Date: January 27, 1931
Creator: Abbott, Ira H
Partner: UNT Libraries Government Documents Department

Air propellers in yaw

Description: Report presents the results of tests conducted at Stanford University of a 3-foot model propeller at four pitch settings and at 0 degree, 10 degrees, 20 degrees, and 30 degrees yaw.
Date: January 1, 1937
Creator: Lesley, E P; Worley, George F & Moy, Stanley
Partner: UNT Libraries Government Documents Department

Aircraft power-plant instruments

Description: From Summary: "The report includes a description of the commonly used types and some others, the underlying principle utilized in the design, and some design data. The inherent errors of the instrument, the methods of making laboratory tests, descriptions of the test apparatus, and data in considerable detail in the performance of commonly used instruments are presented. Standard instruments and, in cases where it appears to be of interest, those used as secondary standards are described."
Date: January 1, 1934
Creator: Sontag, Harcourt & Brombacher, W. G.
Partner: UNT Libraries Government Documents Department

Aircraft woods: their properties, selection, and characteristics

Description: From Summary: "This report presents, further, information on the properties of various other native species of wood compared with spruce, and discusses the characteristics of a considerable number of them from the standpoint of their possible application in aircraft manufacture to supplement the woods that are now most commonly used."
Date: January 1, 1931
Creator: Markwardt, L J
Partner: UNT Libraries Government Documents Department

Alternating-current equipment for the measurement of fluctuations of air speed in turbulent flow

Description: From Summary: "Recent electrical and mechanical improvements have been made in the equipment developed at the National Bureau of Standards for measurement of fluctuations of air speed in turbulent flow. Data useful in the design of similar equipment are presented. The design of rectified alternating-current power supplies for such apparatus is treated briefly, and the effect of the power supplies on the performance of the equipment is discussed."
Date: March 1937
Creator: Mock, W. C., Jr.
Partner: UNT Libraries Government Documents Department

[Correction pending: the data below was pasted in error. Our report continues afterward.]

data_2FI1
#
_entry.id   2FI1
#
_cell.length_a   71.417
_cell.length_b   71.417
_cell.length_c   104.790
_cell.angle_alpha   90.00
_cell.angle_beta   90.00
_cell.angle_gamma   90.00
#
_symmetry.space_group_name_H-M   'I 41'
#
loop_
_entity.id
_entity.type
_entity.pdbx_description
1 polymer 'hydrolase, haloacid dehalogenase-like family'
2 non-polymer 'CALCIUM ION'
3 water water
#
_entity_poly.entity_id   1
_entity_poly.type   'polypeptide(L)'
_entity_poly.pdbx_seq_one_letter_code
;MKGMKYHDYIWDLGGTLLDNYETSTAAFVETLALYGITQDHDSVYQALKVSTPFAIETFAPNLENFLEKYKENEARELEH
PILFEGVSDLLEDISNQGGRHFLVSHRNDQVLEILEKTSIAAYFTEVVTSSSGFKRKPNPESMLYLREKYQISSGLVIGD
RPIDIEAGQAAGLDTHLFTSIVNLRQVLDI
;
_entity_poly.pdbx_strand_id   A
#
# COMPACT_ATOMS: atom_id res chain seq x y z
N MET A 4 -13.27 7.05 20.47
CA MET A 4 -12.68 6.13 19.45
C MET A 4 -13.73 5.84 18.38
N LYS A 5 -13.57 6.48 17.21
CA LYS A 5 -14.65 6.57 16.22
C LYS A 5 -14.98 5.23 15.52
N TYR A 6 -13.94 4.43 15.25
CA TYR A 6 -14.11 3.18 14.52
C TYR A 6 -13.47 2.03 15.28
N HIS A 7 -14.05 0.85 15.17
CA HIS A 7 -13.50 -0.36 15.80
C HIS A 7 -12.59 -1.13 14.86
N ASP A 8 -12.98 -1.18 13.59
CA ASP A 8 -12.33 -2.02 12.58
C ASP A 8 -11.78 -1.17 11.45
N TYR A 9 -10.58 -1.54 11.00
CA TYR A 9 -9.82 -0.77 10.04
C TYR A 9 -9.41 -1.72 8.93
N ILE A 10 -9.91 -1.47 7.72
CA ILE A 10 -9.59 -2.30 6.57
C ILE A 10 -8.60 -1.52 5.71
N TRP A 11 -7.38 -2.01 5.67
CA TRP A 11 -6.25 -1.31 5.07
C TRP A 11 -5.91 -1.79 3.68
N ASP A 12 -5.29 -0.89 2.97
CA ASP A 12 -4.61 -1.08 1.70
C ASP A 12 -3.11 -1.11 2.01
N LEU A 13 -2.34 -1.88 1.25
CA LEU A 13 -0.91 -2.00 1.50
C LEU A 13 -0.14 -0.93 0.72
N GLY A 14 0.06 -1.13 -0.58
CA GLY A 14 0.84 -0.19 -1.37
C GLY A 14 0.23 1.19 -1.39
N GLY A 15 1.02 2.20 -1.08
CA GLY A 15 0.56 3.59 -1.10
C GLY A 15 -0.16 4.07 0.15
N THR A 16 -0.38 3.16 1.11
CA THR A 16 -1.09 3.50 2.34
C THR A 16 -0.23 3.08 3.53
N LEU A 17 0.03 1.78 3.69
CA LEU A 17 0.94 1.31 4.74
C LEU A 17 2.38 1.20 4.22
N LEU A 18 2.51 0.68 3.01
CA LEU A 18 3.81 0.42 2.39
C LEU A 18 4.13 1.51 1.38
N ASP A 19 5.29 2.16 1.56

Aircraft accidents.method of analysis

Description: This report is a revision of NACA-TR-357. It was prepared by the Committee on Aircraft Accidents. The purpose of this report is to provide a basis for the classification and comparison of aircraft accidents, both civil and military.
Date: January 1, 1937
Partner: UNT Libraries Government Documents Department

Airplane Stress Analysis

Description: Report presents stress analysis of individual components of an airplane. Normal and abnormal loads, sudden loads, simple stresses, indirect simple stresses, resultant unit stress, repetitive and equivalent stress, maximum steady load and stress are considered.
Date: January 1, 1918
Creator: Zahm, A F & Crook, L H
Partner: UNT Libraries Government Documents Department

Analysis and modification of theory for impact of seaplanes on water

Description: From Summary: "An analysis of available theory on seaplane impact and a proposed modification thereto are presented. In previous methods the overall momentum of the float and virtual mass has been assumed to remain constant during the impact but the present analysis shows that this assumption is rigorously correct only when the resultant velocity of the float is normal to the keel."
Date: January 1, 1945
Creator: Mayo, Wilbur L
Partner: UNT Libraries Government Documents Department

Aircraft rate-of-climb indicators

Description: From Summary: "The theory of the rate-of-climb indicator is developed in a form adapted for application to the instrument in its present-day form. Certain dynamic effects, including instrument lag, and the use of the rate-of-climb indicator as a statoscope are also considered. Modern instruments are described. A laboratory test procedure is outlined and test results are given."
Date: January 1, 1939
Creator: Johnson, Daniel P.
Partner: UNT Libraries Government Documents Department

Airfoil profiles for minimum pressure drag at supersonic velocities -- general analysis with application to linearized supersonic flow

Description: From Summary: "A theoretical investigation is made of the airfoil profile for minimum pressure drag at zero lift in supersonic flow. In the first part of the report a general method is developed for calculating the profile having the least pressure drag for a given auxiliary condition, such as a given structural requirement or a given thickness ratio. To illustrate the general method, the optimum airfoil, defined as the airfoil having minimum pressure drag for a given auxiliary condition, is calculated in a second part of the report using the equations of linearized supersonic flow."
Date: January 1, 1952
Creator: Chapman, Dean R
Partner: UNT Libraries Government Documents Department